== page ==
Be persistent and consistent. Return to the scene to videotape and record at this same location. If you have been successful once, the UFO sightings may be occurring in this region regularly, perhaps for specific reasons unknown, and you may be successful again. You may also wish to return to the same location at a different time of day (daylight hours) for better orientation and reference. Film just a minute or two under “normal” circumstances for comparison. Write down what you remember immediately after. As soon as you are done recording the experience/event, immediately write down your impressions, memories, thoughts, emotions, etc. so it is on the record in writing. If there were other witnesses, have them independently record their own impressions, thoughts, etc. Include in this exercise any drawings, sketches, or diagrams. Make sure you date and sign your documentation.

Seja persistente e não contraditório. Volte ao local da cena e registe o mesmo local. Se foi bem sucedido uma vez, pode ser que nessa região ocorram avistamentos de UFOs/naves com regularidade, talvez por razões específicas desconhecidas, e talvez possa ser novamente bem sucedido. Pode também desejar voltar ao mesmo lugar a horas diferentes do dia (durante as horas de luz)para ter uma orientação e referência melhor. Filme apenas um ,inuto ou dois em circunstâncias “normais” para ter um termo de comparação. Escreva tudo o que viu imediatamente após o acontecimento. Logo após ter feito o registo da experiência/acontecimento, escreva imediatamente as impressões, memórias, pensamentos, emoções, etc para que fiquem registadas por escrito. Se houver outras testemunhas, peça-lhes para registar independentemente as suas próprias impressões, pensamentos, etc. Inclua quaisquer desenhos, esbolos, diagramas. Certifique-se que data e assina o seu documento/testemunho.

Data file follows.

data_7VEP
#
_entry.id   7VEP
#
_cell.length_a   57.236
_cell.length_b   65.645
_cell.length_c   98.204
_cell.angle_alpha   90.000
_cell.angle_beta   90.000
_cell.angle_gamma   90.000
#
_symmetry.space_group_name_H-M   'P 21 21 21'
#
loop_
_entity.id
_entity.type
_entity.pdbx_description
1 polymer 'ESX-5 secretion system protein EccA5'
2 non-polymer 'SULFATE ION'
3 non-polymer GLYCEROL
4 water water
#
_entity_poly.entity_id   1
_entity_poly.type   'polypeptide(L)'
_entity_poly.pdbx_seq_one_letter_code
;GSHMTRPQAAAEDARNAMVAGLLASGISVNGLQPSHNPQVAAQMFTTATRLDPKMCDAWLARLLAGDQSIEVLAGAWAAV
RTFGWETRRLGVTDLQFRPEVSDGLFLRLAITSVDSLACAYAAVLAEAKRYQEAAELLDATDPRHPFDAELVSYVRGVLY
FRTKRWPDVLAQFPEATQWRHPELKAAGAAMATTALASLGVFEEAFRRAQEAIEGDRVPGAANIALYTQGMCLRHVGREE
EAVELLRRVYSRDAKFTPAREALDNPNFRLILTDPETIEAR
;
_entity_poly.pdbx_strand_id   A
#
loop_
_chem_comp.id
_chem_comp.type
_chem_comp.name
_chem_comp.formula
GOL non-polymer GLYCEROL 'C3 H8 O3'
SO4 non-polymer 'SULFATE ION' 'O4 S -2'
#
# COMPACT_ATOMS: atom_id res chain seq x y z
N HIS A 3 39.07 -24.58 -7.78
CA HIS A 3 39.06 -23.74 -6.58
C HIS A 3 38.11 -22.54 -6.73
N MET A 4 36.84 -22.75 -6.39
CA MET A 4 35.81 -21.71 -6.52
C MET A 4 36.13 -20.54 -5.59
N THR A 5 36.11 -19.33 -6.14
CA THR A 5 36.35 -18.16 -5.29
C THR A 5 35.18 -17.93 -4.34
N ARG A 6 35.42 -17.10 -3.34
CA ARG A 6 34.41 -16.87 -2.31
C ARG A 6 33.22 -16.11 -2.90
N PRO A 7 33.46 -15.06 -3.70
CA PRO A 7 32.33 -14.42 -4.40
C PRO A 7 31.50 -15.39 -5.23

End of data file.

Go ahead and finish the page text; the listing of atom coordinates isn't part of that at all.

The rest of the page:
Always be prepared. Have a digital camera or better yet a video camera with you, charged and ready to go, at all times. Make sure you know how to use your camera (and your cell phone video/photo camera) quickly and properly. These events can occur suddenly, unexpectedly, and often quite randomly, so you will need to be prepared.

Esteja sempre preparado, Tenha sempre uma camera digital, melhor ainda, uma camera vídeo consigo, carregada e pronta a usar sempre que necessário. Certifique-se que sabe como lidar com a sua camera (ou com o seu celular/camera fotográfica) rápida e adequadamente. Esses acontecimentos podem acontecer súbita e inesperadamente e, por vezes, acidentalmente, por isso, necessita estar preparado.

Look up. Be prepared. Report. Share.

Olhe para cima, Esteja preparado, Relate, Partilhe.